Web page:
Invasive Species Compendium

Detailed coverage of invasive species threatening livelihoods and the environment worldwide

Abstract

Responses of New Zealand forest birds to management of introduced mammals.

Abstract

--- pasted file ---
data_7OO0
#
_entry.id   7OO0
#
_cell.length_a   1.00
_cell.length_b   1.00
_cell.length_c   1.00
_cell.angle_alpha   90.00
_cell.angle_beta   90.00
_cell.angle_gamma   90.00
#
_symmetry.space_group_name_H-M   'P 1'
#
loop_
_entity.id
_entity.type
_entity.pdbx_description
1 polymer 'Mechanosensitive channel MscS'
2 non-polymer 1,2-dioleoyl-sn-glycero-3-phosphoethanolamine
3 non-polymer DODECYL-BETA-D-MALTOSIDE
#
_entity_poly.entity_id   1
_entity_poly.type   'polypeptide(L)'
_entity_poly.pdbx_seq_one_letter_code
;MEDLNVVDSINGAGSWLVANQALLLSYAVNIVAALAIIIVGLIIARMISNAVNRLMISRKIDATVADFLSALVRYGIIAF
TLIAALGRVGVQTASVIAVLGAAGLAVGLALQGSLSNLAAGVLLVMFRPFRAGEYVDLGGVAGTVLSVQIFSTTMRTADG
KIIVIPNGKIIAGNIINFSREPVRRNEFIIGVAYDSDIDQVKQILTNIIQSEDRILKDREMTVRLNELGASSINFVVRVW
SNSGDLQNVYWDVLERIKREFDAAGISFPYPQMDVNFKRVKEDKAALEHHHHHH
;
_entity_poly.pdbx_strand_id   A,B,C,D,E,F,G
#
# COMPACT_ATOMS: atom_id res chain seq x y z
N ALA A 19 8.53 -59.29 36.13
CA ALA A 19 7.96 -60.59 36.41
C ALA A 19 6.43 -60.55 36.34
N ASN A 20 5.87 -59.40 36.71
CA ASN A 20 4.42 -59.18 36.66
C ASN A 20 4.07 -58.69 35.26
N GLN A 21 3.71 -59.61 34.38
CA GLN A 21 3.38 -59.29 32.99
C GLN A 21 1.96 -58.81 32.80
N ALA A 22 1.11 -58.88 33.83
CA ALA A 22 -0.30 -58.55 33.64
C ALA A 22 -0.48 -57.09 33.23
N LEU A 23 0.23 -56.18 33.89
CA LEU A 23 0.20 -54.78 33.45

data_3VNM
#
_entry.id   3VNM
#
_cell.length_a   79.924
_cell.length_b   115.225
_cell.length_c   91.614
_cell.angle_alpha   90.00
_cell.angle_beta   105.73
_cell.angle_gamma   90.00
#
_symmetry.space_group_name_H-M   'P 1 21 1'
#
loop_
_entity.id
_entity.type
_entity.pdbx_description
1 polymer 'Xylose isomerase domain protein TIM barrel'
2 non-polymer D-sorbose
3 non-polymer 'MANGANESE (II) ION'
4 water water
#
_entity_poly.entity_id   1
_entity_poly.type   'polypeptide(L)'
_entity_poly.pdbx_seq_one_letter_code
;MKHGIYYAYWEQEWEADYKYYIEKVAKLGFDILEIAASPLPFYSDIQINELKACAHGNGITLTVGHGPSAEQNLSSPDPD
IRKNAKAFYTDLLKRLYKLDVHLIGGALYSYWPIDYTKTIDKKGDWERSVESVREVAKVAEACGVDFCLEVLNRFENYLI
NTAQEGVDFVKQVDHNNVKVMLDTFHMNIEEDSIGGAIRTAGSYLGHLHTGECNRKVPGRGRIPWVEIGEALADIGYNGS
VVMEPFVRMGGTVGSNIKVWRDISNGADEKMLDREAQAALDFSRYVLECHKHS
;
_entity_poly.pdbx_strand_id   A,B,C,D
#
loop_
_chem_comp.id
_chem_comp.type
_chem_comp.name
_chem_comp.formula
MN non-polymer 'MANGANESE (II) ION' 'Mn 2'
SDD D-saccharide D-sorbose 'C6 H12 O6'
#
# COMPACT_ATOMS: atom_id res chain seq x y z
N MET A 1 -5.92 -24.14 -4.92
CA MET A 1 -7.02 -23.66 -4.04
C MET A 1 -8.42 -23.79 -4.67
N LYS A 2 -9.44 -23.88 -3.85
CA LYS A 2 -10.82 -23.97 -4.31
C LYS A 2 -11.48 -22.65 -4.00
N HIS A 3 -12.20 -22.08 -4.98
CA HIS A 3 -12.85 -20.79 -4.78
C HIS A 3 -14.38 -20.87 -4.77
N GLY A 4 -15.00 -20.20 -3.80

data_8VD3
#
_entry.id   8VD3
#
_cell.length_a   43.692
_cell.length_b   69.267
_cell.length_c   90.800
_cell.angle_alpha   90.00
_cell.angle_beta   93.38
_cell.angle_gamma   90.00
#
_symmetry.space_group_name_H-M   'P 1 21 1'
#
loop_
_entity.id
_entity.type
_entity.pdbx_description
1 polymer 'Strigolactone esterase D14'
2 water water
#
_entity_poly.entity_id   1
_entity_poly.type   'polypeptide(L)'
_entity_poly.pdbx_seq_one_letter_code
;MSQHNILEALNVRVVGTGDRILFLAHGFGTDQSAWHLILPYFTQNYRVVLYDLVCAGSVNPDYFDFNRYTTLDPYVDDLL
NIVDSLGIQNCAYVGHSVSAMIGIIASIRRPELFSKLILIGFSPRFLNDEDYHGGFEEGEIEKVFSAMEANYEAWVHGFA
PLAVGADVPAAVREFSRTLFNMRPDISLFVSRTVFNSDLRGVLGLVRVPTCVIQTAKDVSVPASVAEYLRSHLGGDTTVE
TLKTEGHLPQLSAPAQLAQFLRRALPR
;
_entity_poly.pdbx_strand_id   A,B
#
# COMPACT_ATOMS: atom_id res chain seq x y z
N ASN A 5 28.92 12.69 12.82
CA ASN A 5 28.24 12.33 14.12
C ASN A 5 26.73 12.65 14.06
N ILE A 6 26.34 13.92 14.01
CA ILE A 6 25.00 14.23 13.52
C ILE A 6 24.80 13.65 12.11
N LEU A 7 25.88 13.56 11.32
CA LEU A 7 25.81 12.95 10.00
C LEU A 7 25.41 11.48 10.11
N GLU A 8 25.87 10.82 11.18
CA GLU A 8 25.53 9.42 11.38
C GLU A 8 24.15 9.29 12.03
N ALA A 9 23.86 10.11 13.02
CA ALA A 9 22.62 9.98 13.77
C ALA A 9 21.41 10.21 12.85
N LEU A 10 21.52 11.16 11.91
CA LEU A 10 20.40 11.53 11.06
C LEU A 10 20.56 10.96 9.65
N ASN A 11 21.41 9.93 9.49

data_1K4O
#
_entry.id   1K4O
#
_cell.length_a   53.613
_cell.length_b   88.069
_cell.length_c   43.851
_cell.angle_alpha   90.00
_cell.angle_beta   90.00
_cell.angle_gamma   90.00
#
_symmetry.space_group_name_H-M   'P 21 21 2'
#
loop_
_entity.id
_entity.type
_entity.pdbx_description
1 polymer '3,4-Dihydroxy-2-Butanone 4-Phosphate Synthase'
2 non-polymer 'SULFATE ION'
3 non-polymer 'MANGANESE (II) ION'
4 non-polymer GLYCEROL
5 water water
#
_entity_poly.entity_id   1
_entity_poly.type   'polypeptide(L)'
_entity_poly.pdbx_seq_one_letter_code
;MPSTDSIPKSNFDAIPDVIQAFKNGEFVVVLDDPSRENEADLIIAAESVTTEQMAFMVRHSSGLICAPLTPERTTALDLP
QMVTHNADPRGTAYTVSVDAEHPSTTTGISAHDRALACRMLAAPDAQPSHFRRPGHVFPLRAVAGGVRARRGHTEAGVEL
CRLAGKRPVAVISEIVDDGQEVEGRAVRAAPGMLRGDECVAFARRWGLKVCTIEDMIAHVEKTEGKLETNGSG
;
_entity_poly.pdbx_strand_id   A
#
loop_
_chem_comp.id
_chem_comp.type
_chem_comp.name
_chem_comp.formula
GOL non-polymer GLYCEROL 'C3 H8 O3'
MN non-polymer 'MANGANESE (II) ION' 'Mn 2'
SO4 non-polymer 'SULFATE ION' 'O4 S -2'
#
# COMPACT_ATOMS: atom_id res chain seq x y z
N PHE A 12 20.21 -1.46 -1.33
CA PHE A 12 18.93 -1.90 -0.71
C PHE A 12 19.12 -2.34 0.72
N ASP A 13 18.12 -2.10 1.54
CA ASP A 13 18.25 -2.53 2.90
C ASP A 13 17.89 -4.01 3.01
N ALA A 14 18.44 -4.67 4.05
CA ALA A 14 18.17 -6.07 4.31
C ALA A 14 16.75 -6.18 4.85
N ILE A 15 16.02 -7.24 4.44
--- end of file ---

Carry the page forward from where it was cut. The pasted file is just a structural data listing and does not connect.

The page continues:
Over the past 1000 years New Zealand has lost 40-50% of its bird species, and over half of these extinctions are attributable to predation by introduced mammals. Populations of many extant forest bird species continue to be depredated by mammals, especially rats, possums, and mustelids. The management history of New Zealand's forests over the past 50 years presents a unique opportunity because a varied program of mammalian predator control has created a replicated management experiment. We conducted a meta-analysis of population-level responses of forest birds to different levels of mammal control recorded across New Zealand. We collected data from 32 uniquely treated sites and 20 extant bird species representing a total of 247 population responses to 3 intensities of invasive mammal control (zero, low, and high). The treatments varied from eradication of invasive mammals via ground-based techniques to periodic suppression of mammals via aerially sown toxin. We modeled population-level responses of birds according to key life history attributes to determine the biological processes that influence species' responses to management. Large endemic species, such as the Kaka (Nestor meridionalis) and New Zealand Pigeon (Hemiphaga novaeseelandiae), responded positively at the population level to mammal control in 61 of 77 cases for species ≥20 g compared with 31 positive responses from 78 cases for species <20 g. The Fantail (Rhipidura fuliginosa) and Grey Warbler (Gerygone igata), both shallow endemic species, and 4 nonendemic species (Blackbird [Turdus merula], Chaffinch [Fringilla coelebs], Dunnock [Prunella modularis], and Silvereye [Zosterops lateralis]) that arrived in New Zealand in the last 200 years tended to have slight negative or neutral responses to mammal control (59 of 77 cases). Our results suggest that large, deeply endemic forest birds, especially cavity nesters, are most at risk of further decline in the absence of mammal control and, conversely suggest that 6 species apparently tolerate the presence of invasive mammals and may be sensitive to competition from larger endemic birds.